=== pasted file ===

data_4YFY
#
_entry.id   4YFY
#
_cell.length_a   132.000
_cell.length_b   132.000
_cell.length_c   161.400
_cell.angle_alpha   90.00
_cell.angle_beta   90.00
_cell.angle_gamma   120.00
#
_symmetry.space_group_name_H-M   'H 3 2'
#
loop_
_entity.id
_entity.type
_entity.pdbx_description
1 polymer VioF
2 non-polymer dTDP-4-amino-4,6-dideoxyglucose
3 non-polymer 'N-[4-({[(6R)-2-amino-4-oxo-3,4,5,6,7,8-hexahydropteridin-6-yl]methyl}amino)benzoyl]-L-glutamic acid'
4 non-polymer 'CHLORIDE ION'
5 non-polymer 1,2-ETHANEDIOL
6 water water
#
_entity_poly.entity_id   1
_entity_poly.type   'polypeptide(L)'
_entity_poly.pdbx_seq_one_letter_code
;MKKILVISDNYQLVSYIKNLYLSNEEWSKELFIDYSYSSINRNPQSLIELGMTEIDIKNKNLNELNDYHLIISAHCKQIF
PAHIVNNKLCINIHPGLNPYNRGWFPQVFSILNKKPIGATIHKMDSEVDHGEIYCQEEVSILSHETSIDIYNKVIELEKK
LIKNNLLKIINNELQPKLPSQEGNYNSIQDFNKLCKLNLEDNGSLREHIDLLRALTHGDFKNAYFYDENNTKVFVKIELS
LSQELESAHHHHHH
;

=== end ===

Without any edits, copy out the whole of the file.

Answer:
data_4YFY
#
_entry.id   4YFY
#
_cell.length_a   132.000
_cell.length_b   132.000
_cell.length_c   161.400
_cell.angle_alpha   90.00
_cell.angle_beta   90.00
_cell.angle_gamma   120.00
#
_symmetry.space_group_name_H-M   'H 3 2'
#
loop_
_entity.id
_entity.type
_entity.pdbx_description
1 polymer VioF
2 non-polymer dTDP-4-amino-4,6-dideoxyglucose
3 non-polymer 'N-[4-({[(6R)-2-amino-4-oxo-3,4,5,6,7,8-hexahydropteridin-6-yl]methyl}amino)benzoyl]-L-glutamic acid'
4 non-polymer 'CHLORIDE ION'
5 non-polymer 1,2-ETHANEDIOL
6 water water
#
_entity_poly.entity_id   1
_entity_poly.type   'polypeptide(L)'
_entity_poly.pdbx_seq_one_letter_code
;MKKILVISDNYQLVSYIKNLYLSNEEWSKELFIDYSYSSINRNPQSLIELGMTEIDIKNKNLNELNDYHLIISAHCKQIF
PAHIVNNKLCINIHPGLNPYNRGWFPQVFSILNKKPIGATIHKMDSEVDHGEIYCQEEVSILSHETSIDIYNKVIELEKK
LIKNNLLKIINNELQPKLPSQEGNYNSIQDFNKLCKLNLEDNGSLREHIDLLRALTHGDFKNAYFYDENNTKVFVKIELS
LSQELESAHHHHHH
;